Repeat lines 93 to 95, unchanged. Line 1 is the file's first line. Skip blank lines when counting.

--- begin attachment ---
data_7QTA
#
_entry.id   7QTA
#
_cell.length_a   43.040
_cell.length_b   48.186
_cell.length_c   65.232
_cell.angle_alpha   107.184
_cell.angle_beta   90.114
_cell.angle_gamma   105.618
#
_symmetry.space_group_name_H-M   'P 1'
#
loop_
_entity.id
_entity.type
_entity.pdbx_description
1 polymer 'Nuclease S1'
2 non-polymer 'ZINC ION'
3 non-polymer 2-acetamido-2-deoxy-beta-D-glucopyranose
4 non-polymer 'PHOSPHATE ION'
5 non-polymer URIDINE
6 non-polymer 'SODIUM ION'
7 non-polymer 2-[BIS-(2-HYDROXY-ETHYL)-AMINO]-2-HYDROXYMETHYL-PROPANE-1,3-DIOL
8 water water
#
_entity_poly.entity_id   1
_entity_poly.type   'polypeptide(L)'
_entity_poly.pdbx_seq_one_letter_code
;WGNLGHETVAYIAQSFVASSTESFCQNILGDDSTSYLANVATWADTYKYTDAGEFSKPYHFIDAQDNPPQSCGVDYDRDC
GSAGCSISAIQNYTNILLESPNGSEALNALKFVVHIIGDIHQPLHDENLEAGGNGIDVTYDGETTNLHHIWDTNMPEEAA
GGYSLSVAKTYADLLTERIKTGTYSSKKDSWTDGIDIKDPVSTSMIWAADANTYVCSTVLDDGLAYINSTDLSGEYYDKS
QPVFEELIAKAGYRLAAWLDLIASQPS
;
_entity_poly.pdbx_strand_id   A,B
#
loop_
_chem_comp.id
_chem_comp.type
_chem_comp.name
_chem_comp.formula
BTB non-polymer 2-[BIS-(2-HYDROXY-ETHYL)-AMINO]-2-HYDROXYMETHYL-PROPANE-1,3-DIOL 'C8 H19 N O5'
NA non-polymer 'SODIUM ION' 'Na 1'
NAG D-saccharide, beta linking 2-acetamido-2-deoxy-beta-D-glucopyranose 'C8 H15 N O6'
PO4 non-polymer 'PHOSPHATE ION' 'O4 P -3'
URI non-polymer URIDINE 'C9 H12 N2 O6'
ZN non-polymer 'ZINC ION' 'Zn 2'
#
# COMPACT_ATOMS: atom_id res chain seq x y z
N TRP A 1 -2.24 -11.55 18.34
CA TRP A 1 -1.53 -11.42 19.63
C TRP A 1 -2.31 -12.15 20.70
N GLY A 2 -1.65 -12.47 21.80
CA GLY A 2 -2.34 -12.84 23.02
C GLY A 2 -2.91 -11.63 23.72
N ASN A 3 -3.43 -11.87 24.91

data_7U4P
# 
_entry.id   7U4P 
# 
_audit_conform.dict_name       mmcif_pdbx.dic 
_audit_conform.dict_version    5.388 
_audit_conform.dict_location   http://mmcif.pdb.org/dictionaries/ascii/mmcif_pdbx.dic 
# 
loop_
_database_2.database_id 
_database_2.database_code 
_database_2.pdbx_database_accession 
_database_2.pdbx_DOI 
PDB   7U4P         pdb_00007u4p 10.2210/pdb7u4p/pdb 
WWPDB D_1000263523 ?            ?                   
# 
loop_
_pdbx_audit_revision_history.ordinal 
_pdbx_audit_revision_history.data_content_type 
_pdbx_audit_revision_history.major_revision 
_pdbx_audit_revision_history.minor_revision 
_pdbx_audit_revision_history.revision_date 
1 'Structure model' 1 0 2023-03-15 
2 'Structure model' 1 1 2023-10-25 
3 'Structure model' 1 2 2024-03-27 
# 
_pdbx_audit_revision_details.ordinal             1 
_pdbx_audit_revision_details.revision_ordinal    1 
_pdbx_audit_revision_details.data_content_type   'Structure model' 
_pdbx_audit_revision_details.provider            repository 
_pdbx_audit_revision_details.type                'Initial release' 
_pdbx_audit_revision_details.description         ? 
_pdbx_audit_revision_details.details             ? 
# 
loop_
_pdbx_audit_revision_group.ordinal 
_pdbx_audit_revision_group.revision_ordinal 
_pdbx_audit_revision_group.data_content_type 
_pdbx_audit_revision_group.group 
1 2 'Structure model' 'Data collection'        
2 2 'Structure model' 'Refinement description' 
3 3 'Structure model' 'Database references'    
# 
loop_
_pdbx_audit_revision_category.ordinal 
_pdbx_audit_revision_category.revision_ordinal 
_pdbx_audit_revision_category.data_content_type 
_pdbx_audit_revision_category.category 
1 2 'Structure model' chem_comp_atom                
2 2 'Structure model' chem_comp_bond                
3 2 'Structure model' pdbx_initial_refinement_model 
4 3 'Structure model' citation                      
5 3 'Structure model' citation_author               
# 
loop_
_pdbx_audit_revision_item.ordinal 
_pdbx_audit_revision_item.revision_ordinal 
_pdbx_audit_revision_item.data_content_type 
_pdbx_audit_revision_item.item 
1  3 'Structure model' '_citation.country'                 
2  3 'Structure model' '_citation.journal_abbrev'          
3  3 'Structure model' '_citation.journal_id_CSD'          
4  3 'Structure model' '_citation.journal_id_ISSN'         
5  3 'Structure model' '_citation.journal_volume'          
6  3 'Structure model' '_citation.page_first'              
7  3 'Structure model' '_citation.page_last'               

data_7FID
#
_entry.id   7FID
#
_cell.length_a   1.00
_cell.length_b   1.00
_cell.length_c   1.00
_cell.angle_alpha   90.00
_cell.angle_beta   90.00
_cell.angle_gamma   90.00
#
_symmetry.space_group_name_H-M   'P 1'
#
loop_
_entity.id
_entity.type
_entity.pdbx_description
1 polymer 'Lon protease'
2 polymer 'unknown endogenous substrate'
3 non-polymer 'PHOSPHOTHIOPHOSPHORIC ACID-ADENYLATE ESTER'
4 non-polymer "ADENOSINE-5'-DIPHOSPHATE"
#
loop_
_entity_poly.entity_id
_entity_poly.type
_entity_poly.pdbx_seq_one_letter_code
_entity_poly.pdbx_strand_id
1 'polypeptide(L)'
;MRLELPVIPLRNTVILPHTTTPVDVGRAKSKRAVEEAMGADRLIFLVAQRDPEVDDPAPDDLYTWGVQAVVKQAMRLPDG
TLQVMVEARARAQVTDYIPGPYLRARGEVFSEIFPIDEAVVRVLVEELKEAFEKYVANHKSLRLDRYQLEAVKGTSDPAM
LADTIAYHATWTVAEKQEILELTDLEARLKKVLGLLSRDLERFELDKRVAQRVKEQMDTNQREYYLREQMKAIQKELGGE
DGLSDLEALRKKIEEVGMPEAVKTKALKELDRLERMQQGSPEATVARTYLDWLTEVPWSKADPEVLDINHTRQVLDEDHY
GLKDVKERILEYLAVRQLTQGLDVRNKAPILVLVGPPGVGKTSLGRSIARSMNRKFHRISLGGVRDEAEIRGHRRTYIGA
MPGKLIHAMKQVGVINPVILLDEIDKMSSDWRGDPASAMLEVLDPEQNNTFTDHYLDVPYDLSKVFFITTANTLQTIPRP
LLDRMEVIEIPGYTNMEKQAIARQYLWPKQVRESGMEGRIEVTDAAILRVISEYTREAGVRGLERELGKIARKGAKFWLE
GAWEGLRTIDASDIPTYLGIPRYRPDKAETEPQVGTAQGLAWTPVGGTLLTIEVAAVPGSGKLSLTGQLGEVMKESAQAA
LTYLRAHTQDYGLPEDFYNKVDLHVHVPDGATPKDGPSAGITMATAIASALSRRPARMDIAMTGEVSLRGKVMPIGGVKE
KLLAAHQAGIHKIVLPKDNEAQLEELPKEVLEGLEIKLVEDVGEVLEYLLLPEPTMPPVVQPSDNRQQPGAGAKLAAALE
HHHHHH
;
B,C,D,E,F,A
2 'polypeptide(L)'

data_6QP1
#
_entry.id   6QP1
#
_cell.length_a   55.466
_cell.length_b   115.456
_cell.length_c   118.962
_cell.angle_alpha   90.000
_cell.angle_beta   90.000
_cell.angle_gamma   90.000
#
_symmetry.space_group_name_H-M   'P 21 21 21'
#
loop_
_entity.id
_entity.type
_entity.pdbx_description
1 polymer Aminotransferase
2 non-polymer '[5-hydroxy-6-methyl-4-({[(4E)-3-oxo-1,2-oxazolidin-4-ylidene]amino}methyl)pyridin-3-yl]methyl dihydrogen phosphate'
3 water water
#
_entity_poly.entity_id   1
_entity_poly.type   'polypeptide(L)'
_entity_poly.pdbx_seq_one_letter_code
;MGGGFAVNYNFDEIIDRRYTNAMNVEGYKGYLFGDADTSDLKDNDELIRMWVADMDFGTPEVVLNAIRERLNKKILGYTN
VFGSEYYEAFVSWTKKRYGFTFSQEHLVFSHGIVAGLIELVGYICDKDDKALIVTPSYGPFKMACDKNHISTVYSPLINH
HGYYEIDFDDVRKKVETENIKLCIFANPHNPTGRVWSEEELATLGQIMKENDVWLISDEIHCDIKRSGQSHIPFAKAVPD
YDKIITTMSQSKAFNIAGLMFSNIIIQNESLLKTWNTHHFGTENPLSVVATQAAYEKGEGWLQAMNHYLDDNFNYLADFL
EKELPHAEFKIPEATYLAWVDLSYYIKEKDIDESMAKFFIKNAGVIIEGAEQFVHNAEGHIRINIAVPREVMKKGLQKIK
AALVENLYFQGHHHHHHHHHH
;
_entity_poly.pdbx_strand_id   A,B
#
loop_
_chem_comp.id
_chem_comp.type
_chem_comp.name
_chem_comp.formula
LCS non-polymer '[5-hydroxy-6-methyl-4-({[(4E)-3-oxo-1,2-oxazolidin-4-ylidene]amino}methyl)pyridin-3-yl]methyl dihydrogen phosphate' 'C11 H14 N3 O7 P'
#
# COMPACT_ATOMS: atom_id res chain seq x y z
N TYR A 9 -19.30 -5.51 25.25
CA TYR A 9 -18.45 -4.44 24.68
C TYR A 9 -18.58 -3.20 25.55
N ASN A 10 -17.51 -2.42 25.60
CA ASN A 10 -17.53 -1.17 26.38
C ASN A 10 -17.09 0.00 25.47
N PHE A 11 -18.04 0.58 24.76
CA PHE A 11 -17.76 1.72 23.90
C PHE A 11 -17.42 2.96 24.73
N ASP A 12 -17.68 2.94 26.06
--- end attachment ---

_pdbx_audit_revision_group.revision_ordinal 
_pdbx_audit_revision_group.data_content_type 
_pdbx_audit_revision_group.group 